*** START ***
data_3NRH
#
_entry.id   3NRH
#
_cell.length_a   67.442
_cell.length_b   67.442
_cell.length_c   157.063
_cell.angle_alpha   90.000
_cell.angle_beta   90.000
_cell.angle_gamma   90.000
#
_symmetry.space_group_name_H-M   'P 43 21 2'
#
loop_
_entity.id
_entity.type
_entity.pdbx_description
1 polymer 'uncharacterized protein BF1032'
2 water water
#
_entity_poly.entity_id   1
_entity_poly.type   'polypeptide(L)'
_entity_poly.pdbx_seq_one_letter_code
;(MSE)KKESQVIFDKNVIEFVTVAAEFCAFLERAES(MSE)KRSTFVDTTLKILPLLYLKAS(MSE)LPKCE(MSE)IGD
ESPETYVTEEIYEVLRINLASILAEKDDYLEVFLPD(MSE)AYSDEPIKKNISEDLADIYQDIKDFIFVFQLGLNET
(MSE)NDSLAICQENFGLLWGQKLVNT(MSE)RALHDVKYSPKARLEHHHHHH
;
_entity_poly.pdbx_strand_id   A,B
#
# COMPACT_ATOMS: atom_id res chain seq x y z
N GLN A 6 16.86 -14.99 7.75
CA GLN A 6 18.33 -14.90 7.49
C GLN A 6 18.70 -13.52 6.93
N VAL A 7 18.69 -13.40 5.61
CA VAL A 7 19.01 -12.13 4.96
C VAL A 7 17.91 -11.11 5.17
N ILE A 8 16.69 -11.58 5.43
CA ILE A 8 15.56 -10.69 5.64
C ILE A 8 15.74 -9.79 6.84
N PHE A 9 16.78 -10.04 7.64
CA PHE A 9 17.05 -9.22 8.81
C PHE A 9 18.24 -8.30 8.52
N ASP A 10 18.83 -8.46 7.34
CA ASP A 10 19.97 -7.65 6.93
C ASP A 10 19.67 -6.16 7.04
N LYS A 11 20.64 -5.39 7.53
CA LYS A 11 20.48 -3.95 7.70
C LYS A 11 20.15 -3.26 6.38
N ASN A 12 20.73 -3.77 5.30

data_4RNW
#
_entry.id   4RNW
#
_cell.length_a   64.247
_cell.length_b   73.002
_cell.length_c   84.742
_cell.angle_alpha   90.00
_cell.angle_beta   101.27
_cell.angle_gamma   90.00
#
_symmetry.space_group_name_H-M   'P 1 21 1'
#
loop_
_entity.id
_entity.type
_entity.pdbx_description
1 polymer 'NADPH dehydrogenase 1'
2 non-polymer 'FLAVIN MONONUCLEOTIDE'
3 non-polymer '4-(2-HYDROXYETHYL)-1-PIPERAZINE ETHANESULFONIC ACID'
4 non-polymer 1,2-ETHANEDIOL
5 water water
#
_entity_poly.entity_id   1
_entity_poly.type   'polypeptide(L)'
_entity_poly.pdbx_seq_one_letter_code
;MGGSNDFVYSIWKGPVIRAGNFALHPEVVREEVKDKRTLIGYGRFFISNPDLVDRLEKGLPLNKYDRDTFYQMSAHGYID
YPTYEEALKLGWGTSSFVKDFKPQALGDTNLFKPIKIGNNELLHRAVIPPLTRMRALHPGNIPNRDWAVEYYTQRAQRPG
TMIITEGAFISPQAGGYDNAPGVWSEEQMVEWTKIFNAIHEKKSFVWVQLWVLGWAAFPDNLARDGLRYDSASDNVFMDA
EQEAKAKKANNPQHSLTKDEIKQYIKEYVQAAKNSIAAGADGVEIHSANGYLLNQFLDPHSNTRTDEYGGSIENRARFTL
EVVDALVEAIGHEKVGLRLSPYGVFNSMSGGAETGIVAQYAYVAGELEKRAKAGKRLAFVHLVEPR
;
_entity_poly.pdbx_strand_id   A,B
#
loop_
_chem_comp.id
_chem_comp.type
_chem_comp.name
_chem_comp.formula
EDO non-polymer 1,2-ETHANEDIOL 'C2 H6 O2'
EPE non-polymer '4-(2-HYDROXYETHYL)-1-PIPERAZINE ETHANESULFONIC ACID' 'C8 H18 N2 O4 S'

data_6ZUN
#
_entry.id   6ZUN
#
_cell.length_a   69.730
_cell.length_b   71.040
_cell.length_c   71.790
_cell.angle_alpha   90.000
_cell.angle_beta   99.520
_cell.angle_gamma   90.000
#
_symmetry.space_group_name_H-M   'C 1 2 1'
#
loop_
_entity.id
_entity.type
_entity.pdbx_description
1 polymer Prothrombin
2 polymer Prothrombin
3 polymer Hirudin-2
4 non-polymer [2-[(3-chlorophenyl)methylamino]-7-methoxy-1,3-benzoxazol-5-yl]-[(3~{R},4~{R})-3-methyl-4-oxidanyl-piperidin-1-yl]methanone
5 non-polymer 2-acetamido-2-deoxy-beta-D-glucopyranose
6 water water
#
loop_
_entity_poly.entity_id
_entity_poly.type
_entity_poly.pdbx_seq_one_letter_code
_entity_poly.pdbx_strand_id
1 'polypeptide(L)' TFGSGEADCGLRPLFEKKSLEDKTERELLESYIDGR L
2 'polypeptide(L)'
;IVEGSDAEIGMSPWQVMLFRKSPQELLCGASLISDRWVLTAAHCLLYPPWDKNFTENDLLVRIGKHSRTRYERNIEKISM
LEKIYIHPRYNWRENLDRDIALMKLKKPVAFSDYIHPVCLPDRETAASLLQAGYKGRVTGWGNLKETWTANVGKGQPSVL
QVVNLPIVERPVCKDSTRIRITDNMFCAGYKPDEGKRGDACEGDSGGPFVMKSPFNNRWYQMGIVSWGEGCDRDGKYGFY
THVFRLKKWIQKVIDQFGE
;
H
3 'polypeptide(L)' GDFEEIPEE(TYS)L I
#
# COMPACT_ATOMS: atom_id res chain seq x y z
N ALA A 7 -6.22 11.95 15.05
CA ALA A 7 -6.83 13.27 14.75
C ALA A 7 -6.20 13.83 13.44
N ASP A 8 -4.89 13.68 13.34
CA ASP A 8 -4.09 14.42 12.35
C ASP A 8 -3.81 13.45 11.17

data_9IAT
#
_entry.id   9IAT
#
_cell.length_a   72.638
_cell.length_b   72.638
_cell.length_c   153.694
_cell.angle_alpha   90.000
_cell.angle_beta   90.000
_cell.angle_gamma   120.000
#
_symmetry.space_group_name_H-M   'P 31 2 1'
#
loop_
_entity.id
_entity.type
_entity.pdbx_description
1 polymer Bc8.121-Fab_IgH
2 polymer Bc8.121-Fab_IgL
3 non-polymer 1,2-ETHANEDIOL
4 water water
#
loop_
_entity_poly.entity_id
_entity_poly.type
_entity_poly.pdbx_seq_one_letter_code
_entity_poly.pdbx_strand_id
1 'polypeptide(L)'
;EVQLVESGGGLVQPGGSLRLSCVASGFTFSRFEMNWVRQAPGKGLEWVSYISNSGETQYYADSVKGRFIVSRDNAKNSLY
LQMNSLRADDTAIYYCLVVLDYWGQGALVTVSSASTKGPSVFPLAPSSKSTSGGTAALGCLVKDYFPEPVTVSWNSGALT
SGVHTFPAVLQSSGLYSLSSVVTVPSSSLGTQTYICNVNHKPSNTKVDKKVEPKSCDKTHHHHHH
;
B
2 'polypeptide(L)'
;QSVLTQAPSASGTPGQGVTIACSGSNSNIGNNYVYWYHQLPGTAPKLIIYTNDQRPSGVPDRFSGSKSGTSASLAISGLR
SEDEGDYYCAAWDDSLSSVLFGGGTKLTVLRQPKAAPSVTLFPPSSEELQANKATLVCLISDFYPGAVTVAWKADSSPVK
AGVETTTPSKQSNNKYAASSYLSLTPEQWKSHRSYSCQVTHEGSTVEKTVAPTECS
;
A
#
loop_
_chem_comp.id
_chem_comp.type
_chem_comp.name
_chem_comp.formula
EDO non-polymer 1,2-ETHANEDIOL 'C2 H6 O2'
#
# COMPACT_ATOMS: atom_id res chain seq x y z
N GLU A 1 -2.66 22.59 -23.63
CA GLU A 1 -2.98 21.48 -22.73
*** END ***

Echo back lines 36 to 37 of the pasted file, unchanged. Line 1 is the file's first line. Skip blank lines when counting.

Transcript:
C VAL A 7 17.91 -11.11 5.17
N ILE A 8 16.69 -11.58 5.43